Top ten tips for entrepreneurs in Sweden

The Local Sweden
The Local Sweden - [email protected]
Top ten tips for entrepreneurs in Sweden

Dreaming of starting a business in Sweden? Doubting you can make it work? We caught up with equity crowdfunders FundedByMe to find out what makes "just another great idea" become a successful big-earner.


We recently featured the story of NFGL student Liridona Sopjani, who together with a few other international friends founded her own company while studying in Sweden.

Feeling inspired? Many NFGL students do go on to become successful entrepreneurs, both in their home countries and in Sweden. And if you think you might want to start a company in the future, it's never too early to start planning.

We decided to get a few tips from FundedByMe, the Swedish leaders of crowd-funding.

"We see thousands of great ideas every day," Susan Sjölund, Chief Marketing Officer for the Swedish organization, told SI News.

"Entrepreneurship in Sweden is booming," she said, adding that the number of people registering with FundedByMe was growing week by week.

Every success story is a little bit different, but Sjölund offered ten key pieces of advice for future entrepreneurs in Sweden:

1. Identify what makes your business idea unique

There may be ten others doing the same thing, but if you do one thing different, that will give your idea the leading chance to succeed.

2. Make a video

"Create a super video that conveys your brand's message in under three minutes," Sjölund says. With video editing software even available in the form of free apps nowadays, there's no excuse for not getting a video produced. And remember, it's free to upload it and share it through social media channels such as YouTube, Facebook, and Twitter.

Read also: Rags, riches, and research - student entrepreneurs 

3. Have an elevator pitch

Identify the Who, What, When, Why and How of your idea. Make sure you have a really good elevator pitch. You should be able to share your business idea with someone in the time that it takes to ride an elevator from the ground floor to the top, answering the 5W's and the H: Who, What, Where, When, Why and How.

4. Active, active, active

Tell the world about your business once you have the basics in place. No one is going to find you if you're not actively talking about what it is that you do.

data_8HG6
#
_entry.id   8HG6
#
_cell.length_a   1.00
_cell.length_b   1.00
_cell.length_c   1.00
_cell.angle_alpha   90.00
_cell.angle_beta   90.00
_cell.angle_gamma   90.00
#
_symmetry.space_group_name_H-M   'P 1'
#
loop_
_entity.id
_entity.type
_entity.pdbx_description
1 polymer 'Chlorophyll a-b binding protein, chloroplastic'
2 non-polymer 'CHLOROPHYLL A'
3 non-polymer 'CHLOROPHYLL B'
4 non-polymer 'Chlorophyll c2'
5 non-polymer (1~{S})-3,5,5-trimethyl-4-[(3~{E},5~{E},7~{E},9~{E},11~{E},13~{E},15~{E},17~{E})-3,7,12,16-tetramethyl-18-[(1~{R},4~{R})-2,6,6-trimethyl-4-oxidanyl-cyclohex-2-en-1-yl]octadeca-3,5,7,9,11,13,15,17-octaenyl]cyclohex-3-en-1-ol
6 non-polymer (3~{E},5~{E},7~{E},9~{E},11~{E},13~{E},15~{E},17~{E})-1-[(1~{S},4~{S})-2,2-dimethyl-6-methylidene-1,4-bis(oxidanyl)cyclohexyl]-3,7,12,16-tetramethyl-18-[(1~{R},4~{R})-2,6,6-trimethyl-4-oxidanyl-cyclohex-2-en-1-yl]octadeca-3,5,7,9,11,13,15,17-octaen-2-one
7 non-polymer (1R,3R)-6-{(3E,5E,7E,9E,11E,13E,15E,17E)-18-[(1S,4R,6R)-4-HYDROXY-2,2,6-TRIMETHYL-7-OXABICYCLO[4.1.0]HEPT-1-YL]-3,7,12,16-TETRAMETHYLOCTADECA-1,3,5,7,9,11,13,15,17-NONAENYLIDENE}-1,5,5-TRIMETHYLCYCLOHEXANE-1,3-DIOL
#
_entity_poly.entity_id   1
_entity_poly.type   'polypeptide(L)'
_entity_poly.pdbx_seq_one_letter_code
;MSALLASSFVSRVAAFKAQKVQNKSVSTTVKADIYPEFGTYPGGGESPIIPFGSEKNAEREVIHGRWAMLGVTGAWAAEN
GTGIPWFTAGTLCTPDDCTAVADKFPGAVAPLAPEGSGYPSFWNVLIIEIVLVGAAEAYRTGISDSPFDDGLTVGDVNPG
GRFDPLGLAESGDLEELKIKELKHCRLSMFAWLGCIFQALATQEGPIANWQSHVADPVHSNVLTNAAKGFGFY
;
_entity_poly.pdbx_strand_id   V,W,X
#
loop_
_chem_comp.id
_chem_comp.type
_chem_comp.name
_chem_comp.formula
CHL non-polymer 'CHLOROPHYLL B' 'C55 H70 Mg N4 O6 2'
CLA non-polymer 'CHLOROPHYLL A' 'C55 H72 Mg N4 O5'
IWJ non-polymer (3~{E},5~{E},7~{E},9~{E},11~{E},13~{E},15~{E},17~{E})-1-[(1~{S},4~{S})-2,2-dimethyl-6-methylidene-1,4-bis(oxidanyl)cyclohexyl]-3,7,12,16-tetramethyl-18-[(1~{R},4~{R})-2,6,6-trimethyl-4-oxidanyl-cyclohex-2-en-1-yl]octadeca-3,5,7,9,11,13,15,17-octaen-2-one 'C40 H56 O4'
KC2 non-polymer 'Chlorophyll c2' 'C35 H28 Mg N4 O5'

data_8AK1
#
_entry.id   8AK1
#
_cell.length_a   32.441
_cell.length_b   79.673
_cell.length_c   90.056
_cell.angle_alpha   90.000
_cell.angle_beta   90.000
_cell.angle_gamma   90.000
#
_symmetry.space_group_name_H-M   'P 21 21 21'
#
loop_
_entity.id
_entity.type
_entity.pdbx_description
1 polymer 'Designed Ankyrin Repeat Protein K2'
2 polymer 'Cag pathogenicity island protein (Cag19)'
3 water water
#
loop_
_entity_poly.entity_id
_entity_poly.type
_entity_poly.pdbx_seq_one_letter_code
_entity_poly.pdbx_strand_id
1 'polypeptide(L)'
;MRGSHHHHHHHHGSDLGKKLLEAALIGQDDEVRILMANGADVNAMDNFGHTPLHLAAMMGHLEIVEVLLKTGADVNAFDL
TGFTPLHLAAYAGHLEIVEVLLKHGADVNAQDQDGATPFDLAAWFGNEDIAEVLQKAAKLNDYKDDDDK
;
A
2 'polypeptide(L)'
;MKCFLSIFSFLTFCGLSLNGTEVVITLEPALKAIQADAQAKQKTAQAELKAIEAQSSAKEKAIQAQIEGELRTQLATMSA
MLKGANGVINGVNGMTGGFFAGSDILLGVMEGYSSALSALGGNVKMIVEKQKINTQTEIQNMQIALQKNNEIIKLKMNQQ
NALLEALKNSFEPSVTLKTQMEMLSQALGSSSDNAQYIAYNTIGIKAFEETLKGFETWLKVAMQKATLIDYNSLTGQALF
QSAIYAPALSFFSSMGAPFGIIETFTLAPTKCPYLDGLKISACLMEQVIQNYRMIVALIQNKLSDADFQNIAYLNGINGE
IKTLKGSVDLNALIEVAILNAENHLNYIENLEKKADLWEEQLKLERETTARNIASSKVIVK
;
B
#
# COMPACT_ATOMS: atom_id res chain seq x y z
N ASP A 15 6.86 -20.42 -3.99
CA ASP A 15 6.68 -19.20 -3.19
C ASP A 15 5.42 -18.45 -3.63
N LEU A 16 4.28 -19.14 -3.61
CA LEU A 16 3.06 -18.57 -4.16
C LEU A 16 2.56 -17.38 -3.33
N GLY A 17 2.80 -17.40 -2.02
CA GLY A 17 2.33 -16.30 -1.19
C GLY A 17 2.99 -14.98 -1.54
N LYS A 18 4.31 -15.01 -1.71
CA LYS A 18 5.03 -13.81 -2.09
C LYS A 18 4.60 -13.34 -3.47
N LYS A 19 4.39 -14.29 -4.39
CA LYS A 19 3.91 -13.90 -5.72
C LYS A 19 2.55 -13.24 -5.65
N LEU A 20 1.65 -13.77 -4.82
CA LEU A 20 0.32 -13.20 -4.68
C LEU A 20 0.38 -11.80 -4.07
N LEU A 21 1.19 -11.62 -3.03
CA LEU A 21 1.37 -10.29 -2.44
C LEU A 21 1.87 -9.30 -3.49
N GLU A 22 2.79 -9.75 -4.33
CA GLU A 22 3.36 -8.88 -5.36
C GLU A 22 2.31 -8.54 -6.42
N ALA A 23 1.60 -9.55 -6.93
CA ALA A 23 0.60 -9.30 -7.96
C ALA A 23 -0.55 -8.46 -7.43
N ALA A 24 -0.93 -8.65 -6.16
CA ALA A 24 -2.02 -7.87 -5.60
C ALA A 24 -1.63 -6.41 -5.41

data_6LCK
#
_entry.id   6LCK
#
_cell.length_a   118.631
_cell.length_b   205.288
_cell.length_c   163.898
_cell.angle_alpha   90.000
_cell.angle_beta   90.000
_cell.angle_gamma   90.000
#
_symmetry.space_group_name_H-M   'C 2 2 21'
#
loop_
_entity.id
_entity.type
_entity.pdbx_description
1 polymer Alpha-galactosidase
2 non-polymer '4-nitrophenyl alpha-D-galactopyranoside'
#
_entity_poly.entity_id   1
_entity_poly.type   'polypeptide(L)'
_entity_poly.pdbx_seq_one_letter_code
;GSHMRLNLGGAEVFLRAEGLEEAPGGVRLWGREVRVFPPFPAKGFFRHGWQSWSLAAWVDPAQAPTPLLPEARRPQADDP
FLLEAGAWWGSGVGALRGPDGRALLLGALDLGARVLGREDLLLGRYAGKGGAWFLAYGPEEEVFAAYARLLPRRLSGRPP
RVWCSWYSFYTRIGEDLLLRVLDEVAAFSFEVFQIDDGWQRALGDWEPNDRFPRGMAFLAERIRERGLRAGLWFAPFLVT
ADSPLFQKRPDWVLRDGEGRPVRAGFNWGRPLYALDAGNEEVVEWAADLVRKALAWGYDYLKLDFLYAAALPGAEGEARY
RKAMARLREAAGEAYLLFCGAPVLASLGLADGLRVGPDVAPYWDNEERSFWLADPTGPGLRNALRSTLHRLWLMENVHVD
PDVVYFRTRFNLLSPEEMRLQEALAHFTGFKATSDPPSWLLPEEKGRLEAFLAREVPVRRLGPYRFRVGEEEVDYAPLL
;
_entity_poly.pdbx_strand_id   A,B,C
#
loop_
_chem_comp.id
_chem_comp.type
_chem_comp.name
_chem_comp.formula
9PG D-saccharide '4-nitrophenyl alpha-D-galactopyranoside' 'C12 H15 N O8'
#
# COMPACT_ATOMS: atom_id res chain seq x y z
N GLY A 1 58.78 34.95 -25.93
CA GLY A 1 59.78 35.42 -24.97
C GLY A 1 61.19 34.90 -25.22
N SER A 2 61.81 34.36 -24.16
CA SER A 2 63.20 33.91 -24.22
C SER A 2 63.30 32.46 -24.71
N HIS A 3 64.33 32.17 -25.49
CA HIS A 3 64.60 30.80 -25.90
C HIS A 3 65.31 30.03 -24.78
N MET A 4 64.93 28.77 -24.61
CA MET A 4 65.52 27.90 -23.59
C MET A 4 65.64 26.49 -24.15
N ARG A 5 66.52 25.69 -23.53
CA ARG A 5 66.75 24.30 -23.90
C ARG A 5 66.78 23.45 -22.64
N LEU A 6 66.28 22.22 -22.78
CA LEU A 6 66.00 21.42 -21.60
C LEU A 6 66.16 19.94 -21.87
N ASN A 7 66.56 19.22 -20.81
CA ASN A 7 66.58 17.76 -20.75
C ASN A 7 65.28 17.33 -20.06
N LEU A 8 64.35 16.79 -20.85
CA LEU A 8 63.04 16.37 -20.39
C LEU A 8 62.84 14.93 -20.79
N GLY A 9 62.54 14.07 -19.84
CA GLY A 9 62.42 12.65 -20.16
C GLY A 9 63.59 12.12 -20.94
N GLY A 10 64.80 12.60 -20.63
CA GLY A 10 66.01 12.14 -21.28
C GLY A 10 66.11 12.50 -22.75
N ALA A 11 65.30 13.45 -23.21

5. Ask for help

Most established business people welcome the opportunity to share best practices and their experiences with budding entrepreneurs - connect via LinkedIn and offer to buy them a coffee in exchange for letting you pick their brain for an hour.

6. Appreciate your fans

"Turn your fans into super fans by offering them an opportunity to be part of your business - crowd funding is perfect for this," Sjölund adds.

7. Be open to feedback

You may think your idea is perfect, but ask people who have been there before, and then take their feedback on board. Especially when speaking with potential investors.

8. Make big deliveries

"Under promise and over deliver - this is always a good motto to have as you are more likely to impress your investors and clients by delivering more than they expected," Sjölund explains.

9. Never over-value your business idea

We receive many proposals for crowd-funding with business valuations that are way too high. It's never a good idea to aim too high in the beginning with fundraising (unless you are getting constant feedback confirming that your business is worth billions, it probably is not. Yet.)

10. Teamwork

"Build up your team to be trustworthy and able to deliver your dream," says Susan Sjölund of FundedByMe.

No man is an island. If you have friends who want to be involved, help each other out. Sharing the work can be fun, inspiring, and useful. But make sure your team members have the same goals. Hobby-business and sincere-business are two different things.


Join the conversation in our comments section below. Share your own views and experience and if you have a question or suggestion for our journalists then email us at [email protected].
Please keep comments civil, constructive and on topic – and make sure to read our terms of use before getting involved.

Please log in to leave a comment.

See Also